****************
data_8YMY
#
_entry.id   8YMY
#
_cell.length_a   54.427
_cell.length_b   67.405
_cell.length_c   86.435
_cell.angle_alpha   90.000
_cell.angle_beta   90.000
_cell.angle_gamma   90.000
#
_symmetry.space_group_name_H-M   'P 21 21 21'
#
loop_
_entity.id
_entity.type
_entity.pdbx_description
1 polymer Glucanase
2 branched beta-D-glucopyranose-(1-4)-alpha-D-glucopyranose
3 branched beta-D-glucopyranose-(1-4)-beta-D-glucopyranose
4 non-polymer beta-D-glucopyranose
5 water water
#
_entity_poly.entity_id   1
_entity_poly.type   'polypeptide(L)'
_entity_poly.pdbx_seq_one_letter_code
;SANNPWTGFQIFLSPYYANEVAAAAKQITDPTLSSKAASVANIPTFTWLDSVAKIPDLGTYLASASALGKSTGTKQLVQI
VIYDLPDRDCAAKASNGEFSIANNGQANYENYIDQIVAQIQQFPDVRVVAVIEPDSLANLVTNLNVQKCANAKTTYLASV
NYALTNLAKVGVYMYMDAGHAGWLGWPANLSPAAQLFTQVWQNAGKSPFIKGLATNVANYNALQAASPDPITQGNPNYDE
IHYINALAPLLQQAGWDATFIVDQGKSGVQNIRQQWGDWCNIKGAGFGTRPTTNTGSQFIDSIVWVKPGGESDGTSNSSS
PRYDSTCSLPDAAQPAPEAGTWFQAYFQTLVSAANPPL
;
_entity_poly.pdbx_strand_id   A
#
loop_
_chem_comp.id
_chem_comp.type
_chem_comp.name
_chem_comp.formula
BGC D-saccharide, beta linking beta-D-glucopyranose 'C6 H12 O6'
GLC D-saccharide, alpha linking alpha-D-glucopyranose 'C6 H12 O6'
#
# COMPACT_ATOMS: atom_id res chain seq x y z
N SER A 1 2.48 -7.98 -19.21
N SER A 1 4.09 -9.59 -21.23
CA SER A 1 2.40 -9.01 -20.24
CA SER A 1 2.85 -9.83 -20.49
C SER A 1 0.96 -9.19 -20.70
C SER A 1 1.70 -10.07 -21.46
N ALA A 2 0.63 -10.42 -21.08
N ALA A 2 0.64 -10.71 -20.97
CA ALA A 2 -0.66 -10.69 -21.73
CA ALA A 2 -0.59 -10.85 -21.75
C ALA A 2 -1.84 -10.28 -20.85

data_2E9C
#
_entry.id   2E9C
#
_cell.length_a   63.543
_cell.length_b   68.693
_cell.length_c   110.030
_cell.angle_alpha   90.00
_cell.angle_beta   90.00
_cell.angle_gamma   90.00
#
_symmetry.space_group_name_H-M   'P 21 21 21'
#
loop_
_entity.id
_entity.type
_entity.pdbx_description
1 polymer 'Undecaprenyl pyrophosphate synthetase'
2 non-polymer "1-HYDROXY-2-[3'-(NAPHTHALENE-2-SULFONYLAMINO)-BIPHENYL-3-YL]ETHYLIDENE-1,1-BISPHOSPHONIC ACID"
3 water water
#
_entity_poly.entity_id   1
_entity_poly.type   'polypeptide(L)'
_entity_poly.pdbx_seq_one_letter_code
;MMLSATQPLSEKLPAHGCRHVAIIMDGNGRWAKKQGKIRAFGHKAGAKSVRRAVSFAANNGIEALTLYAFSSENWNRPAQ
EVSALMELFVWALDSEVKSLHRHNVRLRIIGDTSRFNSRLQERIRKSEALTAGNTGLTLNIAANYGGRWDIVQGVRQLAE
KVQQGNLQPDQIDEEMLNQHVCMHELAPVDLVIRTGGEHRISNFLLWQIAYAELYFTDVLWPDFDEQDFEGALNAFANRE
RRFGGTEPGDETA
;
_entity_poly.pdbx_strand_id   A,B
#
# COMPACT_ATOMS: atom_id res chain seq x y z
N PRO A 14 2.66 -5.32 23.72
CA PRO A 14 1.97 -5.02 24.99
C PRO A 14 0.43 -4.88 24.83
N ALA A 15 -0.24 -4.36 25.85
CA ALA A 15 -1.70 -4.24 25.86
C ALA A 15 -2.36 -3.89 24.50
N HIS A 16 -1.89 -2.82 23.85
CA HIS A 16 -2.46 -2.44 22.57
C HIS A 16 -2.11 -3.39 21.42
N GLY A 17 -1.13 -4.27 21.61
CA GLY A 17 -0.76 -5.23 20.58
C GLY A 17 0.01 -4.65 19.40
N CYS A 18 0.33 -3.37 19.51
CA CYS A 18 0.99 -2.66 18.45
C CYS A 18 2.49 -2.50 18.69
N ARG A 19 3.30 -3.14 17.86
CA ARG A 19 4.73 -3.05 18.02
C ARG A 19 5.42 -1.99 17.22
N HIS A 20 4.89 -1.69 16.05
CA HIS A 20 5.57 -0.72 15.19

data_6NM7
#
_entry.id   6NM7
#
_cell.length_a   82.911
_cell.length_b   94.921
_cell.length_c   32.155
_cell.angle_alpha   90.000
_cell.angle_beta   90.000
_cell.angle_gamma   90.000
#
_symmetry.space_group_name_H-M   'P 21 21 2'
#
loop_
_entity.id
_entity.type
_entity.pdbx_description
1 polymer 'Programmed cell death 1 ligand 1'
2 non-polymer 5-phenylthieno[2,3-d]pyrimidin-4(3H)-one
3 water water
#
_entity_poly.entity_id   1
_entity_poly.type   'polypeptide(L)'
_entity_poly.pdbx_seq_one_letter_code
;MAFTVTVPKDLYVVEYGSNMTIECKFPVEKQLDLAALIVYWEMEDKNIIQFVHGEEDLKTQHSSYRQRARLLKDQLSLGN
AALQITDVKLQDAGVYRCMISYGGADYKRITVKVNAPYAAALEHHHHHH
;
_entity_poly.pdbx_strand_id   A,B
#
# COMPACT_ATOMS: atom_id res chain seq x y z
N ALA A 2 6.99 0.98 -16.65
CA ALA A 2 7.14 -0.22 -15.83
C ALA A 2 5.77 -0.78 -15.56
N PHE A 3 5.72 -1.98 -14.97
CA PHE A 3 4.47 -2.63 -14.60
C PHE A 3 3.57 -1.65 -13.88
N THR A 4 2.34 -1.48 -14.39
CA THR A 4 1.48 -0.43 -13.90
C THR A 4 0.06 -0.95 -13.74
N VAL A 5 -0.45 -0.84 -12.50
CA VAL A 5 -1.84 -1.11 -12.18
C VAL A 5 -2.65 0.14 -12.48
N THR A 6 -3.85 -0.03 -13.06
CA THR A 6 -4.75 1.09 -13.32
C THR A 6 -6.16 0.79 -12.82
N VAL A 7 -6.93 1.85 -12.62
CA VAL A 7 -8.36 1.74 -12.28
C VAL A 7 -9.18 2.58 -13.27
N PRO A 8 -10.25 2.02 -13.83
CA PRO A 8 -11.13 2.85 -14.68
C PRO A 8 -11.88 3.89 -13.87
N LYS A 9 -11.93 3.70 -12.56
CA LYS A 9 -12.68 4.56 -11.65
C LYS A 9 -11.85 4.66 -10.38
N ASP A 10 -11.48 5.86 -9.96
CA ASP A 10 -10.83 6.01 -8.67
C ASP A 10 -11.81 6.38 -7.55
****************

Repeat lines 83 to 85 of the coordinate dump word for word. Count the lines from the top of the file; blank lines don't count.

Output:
;
_entity_poly.pdbx_strand_id   A,B
#